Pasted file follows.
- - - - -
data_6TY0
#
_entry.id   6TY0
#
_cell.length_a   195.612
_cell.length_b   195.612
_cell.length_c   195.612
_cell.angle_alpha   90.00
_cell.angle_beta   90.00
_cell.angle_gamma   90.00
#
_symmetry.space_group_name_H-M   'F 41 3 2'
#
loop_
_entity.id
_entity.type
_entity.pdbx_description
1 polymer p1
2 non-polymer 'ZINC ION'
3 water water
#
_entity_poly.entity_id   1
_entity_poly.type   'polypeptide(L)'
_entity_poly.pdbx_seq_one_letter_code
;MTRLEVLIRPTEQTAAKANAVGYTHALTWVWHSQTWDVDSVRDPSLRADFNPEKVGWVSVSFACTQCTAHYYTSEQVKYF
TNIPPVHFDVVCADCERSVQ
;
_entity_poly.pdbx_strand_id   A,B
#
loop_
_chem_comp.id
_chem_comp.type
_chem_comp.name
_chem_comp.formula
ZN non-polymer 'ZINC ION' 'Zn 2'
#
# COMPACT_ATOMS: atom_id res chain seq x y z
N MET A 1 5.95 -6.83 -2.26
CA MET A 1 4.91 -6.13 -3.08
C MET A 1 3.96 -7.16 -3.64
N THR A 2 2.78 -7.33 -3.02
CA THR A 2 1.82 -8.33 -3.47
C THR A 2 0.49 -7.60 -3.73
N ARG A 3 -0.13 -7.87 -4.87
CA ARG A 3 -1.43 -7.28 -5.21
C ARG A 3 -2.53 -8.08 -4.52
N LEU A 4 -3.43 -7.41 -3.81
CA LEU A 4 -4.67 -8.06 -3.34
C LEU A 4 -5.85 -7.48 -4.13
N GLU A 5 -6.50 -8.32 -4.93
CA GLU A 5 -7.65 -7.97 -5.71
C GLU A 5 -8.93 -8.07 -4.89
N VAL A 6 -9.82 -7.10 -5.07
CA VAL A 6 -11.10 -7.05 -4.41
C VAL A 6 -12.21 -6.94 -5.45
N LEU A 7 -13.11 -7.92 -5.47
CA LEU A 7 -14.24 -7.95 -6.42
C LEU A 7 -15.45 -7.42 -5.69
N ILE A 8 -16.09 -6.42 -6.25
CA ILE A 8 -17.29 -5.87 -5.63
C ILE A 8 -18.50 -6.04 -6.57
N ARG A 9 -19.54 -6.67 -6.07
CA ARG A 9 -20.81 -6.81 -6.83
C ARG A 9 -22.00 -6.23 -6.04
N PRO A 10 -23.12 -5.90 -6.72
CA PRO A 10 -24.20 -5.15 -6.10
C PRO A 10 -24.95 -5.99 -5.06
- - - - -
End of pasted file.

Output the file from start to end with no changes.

data_6TY0
#
_entry.id   6TY0
#
_cell.length_a   195.612
_cell.length_b   195.612
_cell.length_c   195.612
_cell.angle_alpha   90.00
_cell.angle_beta   90.00
_cell.angle_gamma   90.00
#
_symmetry.space_group_name_H-M   'F 41 3 2'
#
loop_
_entity.id
_entity.type
_entity.pdbx_description
1 polymer p1
2 non-polymer 'ZINC ION'
3 water water
#
_entity_poly.entity_id   1
_entity_poly.type   'polypeptide(L)'
_entity_poly.pdbx_seq_one_letter_code
;MTRLEVLIRPTEQTAAKANAVGYTHALTWVWHSQTWDVDSVRDPSLRADFNPEKVGWVSVSFACTQCTAHYYTSEQVKYF
TNIPPVHFDVVCADCERSVQ
;
_entity_poly.pdbx_strand_id   A,B
#
loop_
_chem_comp.id
_chem_comp.type
_chem_comp.name
_chem_comp.formula
ZN non-polymer 'ZINC ION' 'Zn 2'
#
# COMPACT_ATOMS: atom_id res chain seq x y z
N MET A 1 5.95 -6.83 -2.26
CA MET A 1 4.91 -6.13 -3.08
C MET A 1 3.96 -7.16 -3.64
N THR A 2 2.78 -7.33 -3.02
CA THR A 2 1.82 -8.33 -3.47
C THR A 2 0.49 -7.60 -3.73
N ARG A 3 -0.13 -7.87 -4.87
CA ARG A 3 -1.43 -7.28 -5.21
C ARG A 3 -2.53 -8.08 -4.52
N LEU A 4 -3.43 -7.41 -3.81
CA LEU A 4 -4.67 -8.06 -3.34
C LEU A 4 -5.85 -7.48 -4.13
N GLU A 5 -6.50 -8.32 -4.93
CA GLU A 5 -7.65 -7.97 -5.71
C GLU A 5 -8.93 -8.07 -4.89
N VAL A 6 -9.82 -7.10 -5.07
CA VAL A 6 -11.10 -7.05 -4.41
C VAL A 6 -12.21 -6.94 -5.45
N LEU A 7 -13.11 -7.92 -5.47
CA LEU A 7 -14.24 -7.95 -6.42
C LEU A 7 -15.45 -7.42 -5.69
N ILE A 8 -16.09 -6.42 -6.25
CA ILE A 8 -17.29 -5.87 -5.63
C ILE A 8 -18.50 -6.04 -6.57
N ARG A 9 -19.54 -6.67 -6.07
CA ARG A 9 -20.81 -6.81 -6.83
C ARG A 9 -22.00 -6.23 -6.04
N PRO A 10 -23.12 -5.90 -6.72
CA PRO A 10 -24.20 -5.15 -6.10
C PRO A 10 -24.95 -5.99 -5.06